Entertainment & Arts

David Attenborough early wildlife films to screen in colour

Sir David Attenborough
Image caption Zoo Quest ran for nine years from 1954 and was first shown in black and white

Sir David Attenborough's early natural history films are to be shown in colour for the first time to mark the broadcaster's 90th birthday.

The 1950s series Zoo Quest originally aired in black and white, but when footage was unearthed by the BBC Natural History Unit last year it was found to have been shot in colour.

Sir David said he was "astonished" at the discovery.

Zoo Quest In Colour will be screened on BBC Four on 11 May.

The special programme has been made using footage from the first three episodes and will feature the best footage from Zoo Quest trips to Western Africa and South America.

It will also include the best scenes from Zoo Quest for a Dragon, in which a komodo dragon was filmed in the wild for the first time.

Sir David said: "I was astonished when someone said we've got nearly all the film of the first three expeditions you did in colour. I said, 'it's impossible, we shot in black and white'."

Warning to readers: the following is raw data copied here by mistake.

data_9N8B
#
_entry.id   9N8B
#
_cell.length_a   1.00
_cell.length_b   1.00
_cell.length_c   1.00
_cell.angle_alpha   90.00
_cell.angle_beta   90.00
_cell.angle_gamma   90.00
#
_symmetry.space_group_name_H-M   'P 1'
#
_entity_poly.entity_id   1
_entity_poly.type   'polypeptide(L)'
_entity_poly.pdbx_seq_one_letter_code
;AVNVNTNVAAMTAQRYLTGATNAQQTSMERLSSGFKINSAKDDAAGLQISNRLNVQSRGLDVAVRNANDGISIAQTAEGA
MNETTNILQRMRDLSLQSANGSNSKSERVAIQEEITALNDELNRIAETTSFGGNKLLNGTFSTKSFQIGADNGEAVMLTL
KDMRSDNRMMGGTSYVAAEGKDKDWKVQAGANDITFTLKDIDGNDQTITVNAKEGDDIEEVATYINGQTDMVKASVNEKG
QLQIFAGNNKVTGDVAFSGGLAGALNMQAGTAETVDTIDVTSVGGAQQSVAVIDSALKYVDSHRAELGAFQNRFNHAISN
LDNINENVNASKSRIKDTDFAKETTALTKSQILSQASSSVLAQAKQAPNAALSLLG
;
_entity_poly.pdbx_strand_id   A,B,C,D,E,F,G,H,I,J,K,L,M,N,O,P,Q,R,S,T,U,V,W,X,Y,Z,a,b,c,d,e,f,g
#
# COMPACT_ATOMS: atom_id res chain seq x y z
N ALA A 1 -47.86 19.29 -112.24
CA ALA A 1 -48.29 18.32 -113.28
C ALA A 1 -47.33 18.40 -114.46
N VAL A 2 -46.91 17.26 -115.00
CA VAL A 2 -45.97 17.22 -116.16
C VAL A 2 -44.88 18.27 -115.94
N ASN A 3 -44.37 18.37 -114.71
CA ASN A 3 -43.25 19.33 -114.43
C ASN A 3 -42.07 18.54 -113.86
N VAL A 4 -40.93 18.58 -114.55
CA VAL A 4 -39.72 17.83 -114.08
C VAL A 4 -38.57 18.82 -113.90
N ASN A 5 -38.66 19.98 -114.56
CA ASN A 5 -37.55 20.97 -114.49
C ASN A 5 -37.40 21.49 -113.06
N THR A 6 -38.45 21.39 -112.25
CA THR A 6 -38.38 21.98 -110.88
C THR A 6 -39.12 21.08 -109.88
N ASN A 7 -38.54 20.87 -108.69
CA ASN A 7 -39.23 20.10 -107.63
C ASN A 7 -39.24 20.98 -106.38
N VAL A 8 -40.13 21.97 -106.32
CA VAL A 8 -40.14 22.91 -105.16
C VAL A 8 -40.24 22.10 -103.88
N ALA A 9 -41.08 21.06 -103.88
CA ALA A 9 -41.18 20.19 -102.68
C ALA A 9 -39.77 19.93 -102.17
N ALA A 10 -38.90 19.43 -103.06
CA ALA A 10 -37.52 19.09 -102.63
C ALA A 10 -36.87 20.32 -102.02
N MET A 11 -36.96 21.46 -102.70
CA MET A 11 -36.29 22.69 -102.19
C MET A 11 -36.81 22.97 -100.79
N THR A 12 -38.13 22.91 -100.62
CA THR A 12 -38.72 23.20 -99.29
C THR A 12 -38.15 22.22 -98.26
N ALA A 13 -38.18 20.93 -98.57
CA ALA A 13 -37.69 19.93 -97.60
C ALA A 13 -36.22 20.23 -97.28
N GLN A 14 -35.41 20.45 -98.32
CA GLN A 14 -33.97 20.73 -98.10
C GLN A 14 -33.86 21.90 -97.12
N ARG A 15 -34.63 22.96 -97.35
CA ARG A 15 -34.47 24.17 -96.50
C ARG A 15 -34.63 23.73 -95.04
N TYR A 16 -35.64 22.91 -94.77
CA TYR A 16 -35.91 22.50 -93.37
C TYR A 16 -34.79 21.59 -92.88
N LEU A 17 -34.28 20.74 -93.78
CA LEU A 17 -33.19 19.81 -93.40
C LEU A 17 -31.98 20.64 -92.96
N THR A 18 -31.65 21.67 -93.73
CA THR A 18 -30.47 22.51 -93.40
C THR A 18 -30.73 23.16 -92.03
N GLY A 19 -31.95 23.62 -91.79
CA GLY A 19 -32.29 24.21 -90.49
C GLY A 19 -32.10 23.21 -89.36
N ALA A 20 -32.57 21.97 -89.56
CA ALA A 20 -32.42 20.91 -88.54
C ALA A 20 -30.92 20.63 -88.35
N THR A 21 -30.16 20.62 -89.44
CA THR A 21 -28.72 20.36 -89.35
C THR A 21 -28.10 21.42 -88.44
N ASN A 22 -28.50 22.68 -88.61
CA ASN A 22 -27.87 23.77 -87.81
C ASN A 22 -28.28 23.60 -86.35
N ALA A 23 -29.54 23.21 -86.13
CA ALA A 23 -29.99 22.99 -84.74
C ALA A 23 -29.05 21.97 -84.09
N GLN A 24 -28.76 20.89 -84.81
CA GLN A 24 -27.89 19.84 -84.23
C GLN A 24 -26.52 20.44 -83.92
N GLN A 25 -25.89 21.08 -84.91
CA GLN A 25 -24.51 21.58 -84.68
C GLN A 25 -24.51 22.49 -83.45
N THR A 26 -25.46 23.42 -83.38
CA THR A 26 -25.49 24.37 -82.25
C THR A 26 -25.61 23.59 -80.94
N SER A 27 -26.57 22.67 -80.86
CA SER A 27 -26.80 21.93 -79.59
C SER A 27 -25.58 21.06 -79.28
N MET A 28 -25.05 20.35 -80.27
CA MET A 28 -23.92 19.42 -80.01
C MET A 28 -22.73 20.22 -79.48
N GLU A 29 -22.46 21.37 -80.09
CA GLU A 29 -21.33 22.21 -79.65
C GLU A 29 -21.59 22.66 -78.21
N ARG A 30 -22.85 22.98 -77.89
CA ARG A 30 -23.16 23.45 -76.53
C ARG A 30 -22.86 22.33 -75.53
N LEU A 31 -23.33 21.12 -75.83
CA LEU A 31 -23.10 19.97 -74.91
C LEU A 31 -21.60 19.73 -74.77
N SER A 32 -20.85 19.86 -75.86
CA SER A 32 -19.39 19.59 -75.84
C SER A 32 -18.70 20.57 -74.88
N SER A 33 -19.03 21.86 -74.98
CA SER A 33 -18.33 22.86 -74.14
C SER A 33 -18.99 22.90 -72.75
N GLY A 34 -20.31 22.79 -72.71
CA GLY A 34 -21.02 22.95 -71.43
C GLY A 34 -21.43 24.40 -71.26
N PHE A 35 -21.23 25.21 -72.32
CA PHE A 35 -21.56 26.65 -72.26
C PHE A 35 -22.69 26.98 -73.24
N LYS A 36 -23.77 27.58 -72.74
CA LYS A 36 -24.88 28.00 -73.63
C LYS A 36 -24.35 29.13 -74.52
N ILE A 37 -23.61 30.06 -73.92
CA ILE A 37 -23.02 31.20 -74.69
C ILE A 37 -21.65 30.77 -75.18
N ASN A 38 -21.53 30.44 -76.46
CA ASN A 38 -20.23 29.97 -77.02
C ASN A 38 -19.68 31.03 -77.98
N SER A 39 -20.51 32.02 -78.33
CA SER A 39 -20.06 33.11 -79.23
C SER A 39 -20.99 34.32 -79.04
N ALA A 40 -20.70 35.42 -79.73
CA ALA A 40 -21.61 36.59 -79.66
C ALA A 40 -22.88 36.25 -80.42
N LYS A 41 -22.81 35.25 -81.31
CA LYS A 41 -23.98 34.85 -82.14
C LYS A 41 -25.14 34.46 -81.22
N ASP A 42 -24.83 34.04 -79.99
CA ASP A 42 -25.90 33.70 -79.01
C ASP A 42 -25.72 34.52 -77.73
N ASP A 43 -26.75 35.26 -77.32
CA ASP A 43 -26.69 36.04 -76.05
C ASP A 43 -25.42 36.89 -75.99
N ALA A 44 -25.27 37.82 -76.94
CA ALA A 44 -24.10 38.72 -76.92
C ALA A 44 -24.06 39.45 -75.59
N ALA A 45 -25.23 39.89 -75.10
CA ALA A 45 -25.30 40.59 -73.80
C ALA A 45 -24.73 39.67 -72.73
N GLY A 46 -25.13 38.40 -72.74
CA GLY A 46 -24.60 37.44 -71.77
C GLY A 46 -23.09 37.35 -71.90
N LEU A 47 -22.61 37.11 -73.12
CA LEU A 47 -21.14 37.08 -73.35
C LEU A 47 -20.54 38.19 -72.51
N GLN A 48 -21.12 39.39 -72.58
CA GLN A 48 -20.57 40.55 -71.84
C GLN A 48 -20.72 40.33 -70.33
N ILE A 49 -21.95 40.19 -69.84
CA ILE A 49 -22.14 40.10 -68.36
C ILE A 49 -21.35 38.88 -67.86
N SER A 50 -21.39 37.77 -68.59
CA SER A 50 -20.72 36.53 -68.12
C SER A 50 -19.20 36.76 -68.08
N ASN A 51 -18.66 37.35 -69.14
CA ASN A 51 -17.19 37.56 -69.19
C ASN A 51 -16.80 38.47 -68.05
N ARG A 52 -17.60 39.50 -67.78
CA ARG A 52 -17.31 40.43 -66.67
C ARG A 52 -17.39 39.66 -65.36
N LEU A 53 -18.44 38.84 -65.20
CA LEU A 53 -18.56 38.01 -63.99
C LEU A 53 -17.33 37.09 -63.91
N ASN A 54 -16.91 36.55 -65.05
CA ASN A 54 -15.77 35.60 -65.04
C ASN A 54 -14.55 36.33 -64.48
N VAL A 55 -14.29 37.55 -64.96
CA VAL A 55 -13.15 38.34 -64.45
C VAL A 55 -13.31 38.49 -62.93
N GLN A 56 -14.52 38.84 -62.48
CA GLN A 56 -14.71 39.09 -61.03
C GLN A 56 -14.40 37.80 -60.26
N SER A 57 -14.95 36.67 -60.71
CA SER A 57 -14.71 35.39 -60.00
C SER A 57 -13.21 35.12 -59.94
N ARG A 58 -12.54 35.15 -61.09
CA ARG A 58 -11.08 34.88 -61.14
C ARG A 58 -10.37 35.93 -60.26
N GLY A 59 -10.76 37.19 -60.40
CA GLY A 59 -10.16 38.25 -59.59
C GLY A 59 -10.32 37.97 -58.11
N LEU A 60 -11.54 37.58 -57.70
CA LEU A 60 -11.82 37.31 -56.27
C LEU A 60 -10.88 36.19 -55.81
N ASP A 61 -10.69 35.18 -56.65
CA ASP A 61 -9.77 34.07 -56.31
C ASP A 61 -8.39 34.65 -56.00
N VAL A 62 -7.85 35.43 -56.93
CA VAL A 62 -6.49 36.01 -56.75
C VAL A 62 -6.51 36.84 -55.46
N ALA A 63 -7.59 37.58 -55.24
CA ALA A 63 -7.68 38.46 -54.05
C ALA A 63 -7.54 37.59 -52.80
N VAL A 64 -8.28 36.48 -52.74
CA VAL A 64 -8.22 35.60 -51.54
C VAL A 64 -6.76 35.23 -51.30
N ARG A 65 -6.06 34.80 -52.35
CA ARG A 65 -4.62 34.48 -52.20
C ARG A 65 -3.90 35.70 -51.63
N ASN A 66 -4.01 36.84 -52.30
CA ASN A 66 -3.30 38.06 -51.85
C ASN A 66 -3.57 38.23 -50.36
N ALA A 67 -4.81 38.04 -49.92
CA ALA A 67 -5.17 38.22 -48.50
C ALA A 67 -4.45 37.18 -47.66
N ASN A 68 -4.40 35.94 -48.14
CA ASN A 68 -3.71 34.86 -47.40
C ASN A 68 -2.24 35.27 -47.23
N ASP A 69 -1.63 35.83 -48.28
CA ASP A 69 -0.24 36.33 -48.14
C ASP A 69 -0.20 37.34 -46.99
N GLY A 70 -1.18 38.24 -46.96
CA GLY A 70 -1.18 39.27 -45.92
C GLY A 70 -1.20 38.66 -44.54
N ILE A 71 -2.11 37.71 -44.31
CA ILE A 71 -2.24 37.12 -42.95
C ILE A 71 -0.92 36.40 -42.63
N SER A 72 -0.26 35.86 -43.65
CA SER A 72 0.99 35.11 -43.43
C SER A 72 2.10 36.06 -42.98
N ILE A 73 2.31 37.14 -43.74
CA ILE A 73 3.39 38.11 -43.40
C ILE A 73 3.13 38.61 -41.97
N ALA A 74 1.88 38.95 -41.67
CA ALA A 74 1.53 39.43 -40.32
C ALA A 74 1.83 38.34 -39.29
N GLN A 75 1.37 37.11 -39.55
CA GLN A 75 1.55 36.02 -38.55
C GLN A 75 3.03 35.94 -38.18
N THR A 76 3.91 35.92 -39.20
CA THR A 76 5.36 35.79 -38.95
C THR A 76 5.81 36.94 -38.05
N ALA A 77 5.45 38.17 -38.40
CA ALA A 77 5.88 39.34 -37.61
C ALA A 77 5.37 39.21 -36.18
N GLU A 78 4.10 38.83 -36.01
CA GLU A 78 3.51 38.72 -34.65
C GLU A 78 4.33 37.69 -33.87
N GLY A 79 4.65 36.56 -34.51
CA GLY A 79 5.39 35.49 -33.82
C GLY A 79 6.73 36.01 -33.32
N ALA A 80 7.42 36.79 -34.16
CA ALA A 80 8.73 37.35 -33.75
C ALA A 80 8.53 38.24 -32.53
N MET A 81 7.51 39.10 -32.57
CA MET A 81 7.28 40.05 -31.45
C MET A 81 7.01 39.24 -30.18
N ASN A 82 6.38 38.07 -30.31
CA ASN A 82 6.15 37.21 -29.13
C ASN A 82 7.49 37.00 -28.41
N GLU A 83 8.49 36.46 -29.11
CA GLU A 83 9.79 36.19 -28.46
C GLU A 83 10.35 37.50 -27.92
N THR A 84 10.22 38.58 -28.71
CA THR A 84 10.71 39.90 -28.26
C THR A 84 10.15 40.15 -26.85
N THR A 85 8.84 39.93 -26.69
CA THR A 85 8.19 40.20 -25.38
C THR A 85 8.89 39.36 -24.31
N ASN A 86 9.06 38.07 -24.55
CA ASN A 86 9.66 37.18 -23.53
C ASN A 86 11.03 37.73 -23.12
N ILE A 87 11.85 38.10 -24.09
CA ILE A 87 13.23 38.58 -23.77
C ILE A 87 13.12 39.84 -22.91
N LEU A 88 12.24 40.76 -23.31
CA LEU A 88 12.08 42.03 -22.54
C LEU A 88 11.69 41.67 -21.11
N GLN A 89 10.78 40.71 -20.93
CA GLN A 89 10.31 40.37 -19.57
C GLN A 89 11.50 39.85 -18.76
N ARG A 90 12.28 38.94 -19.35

Image caption Sir David in 1956 while on a journey to Komodo
Image caption Sir David in pursuit of a giant anteater in the Rupununi Savannah, British Guiana, in 1955

Charles Lagus, Sir David's cameraman at the time, said he too was surprised by the newly-discovered 16mm film.

"At its best it's as good as any colour you see now, quite staggering for the period that it was filmed in," he added.

Zoo Quest ran for nine years from 1954 and was considered groundbreaking as it brought never-before-filmed wildlife into British homes.

The special programme - which will be broadcast three days after Sir David's birthday - is part of a week of programming to celebrate Sir David's landmark birthday.

Other shows to be screened include Attenborough's Passion Projects, featuring Sir David's four favourite films from his catalogue of work.

There will be a BBC One celebratory special entitled Attenborough At 90, which will see presenter Kirsty Young talking to the broadcaster about his career.

Meanwhile BBC Two's Life That Glows will see Sir David looking at creatures such as glow worms, fire flies and luminous plankton to guide viewers through the world of bioluminescence.

Image caption Sir David plays back recordings to astonished Bundu Tribeswomen in Sierra Leone in 1954. The women had never heard themselves on a tape recorder before.

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